“As far as the transition from high school to college, nobody in my family went to college. All of it is foreign. I couldn’t look to anyone for advice,” said Nate, one of the young men of color interviewed for The Education Trust-West’s new report, “Hear My Voice: Strengthening the College Pipeline for Young Men of Color in California.”
The first advocacy report to examine the intersection of gender, race, and equity in California, “Hear My Voice” follows Ed Trust-West’s widely recognized 2015 report, “Black Minds Matter.”
“Black Minds Matter,” which came to life when 1,000 California students and parents marched from the California Department of Education to the state capitol in 2015, served as a rallying cry for legislators, superintendents, educators, families, and students. The report was the catalyst for state and local conversations hosted by groups like the California Legislative Black Caucus and local meetings like this one, including the California State Superintendent of Public Instruction. Educators across the state also championed the report—many still requesting copies more than a year later.
“After ‘Black Minds Matter’ the more we talked about the gaps students face and how to address them, the more we realized the need to focus on the intersection between race and gender,” Jelena Hasbrouck, assistant communications director at Ed Trust-West, said.
“The way that students experience their lives is based on both.”
However, the team found little disaggregated data for California students, begging the question: how does the student experience differ by race and gender?
Researchers at Ed Trust-West began digging into the data that did exist. Almost one of every three K-12 public school students in California is a boy or young man of color; however, currently only 76 percent of Latino boys and 67 percent of Black boys graduate from high school.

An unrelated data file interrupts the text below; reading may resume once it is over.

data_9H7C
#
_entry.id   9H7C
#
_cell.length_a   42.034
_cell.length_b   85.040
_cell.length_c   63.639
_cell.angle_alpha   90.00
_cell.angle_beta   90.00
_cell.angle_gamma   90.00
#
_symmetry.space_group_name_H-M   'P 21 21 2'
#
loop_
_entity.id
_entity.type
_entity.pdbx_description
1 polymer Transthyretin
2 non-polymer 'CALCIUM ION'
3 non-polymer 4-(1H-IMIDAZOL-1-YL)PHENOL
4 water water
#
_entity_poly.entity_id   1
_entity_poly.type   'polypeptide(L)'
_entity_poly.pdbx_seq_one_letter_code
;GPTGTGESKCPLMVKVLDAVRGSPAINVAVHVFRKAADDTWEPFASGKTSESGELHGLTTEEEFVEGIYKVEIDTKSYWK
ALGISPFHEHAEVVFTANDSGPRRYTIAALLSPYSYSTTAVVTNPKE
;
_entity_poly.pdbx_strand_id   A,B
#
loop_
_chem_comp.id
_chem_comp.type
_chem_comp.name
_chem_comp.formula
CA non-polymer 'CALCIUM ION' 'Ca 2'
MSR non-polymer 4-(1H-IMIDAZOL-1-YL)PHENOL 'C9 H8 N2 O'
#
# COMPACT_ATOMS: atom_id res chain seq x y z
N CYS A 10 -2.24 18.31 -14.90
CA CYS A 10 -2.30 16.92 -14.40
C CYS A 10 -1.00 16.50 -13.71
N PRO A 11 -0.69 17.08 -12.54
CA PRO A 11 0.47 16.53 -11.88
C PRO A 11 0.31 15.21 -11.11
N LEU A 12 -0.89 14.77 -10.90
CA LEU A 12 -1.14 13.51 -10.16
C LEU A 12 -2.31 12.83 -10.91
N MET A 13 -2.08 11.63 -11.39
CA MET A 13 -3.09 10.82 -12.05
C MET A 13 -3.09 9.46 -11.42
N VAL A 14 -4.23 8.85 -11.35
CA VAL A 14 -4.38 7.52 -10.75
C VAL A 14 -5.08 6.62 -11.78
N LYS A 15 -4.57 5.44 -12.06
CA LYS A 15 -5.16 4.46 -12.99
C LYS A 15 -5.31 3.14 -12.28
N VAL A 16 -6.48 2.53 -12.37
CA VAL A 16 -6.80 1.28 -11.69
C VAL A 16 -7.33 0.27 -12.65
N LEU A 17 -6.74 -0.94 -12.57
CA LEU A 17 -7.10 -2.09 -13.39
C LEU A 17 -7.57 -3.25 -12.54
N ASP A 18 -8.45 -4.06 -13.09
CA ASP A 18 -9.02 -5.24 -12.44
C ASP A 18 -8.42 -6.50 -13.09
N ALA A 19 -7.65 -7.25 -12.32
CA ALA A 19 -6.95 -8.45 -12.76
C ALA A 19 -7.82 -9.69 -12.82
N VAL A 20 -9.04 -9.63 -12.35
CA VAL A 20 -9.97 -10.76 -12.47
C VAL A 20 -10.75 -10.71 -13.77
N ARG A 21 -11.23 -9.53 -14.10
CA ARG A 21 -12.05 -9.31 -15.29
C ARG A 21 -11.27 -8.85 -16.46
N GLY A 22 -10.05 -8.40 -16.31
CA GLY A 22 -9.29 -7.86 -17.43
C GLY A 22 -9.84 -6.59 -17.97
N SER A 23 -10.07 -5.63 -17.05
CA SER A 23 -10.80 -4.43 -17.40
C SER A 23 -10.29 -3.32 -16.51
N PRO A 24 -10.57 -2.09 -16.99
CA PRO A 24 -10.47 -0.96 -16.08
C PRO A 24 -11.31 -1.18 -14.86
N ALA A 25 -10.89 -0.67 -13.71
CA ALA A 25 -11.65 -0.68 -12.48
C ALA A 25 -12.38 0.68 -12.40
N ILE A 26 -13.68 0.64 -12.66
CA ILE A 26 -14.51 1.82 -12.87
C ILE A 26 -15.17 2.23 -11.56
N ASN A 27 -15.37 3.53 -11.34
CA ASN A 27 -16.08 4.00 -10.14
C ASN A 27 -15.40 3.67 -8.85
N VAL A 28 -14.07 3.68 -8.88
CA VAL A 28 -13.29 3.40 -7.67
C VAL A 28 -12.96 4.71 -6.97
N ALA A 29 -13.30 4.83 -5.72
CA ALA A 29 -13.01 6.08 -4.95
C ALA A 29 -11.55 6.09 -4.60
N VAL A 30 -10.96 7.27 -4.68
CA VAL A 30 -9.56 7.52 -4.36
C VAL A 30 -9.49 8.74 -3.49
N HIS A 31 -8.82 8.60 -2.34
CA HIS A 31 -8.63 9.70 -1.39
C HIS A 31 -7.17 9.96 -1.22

Closer examination revealed the systemic obstacles that drive these results. Ed Trust-West reports that boys and young men of color are:
- more likely than their peers to attend schools lacking basic resources (science labs, extracurricular programs, counselors, and health services),
- less likely to be enrolled in college prep courses, even when they are at schools that offer them, and
- more likely to be suspended and expelled.
To uncover the best practices of institutions producing better results, Ed Trust-West conducted interviews and site visits at high schools, community colleges, and four-year universities with higher than average academic outcomes for young men of color.
“What we heard drove this report.”
“Too often the way that people tell a student’s story is more about the person writing the story and less about the person living it,” Hasbrouck said.
Using student voices to drive the narrative, this report focuses on academic supports and practices that are helping young men of color succeed at higher rates. Coupled with existing research, they offer dozens of recommendations for K-12 school leaders, postsecondary school leaders, and state policymakers about additional supports and services that can help boys and young men of color succeed.
In a recent article, Ed Trust-West Executive Director Ryan Smith said, “In the report there’s a theme around how the students perceive themselves—they see themselves as scholars. Now it’s up to us to see them as scholars as well.”
Similar to “Black Minds Matter,” “Hear My Voice” is designed as a rallying cry—more timely than ever—pushing educators, policymakers, and ed reformers to think differently about policy and how to implement it. The Ed Trust-West team plans to keep the drumbeat alive and expand their audience through targeted digital campaigns, setting the stage for this report to be even more influential with time.
Their advice for other advocates considering a similar strategy:
“Listen. Wherever you are, there are students that have thoughts on how things are going,”
If you’re interested in reaching out to the Ed Trust-West team to learn more about the research, design, and promotions of this report, let us know. You can read the full report and complete recommendations here.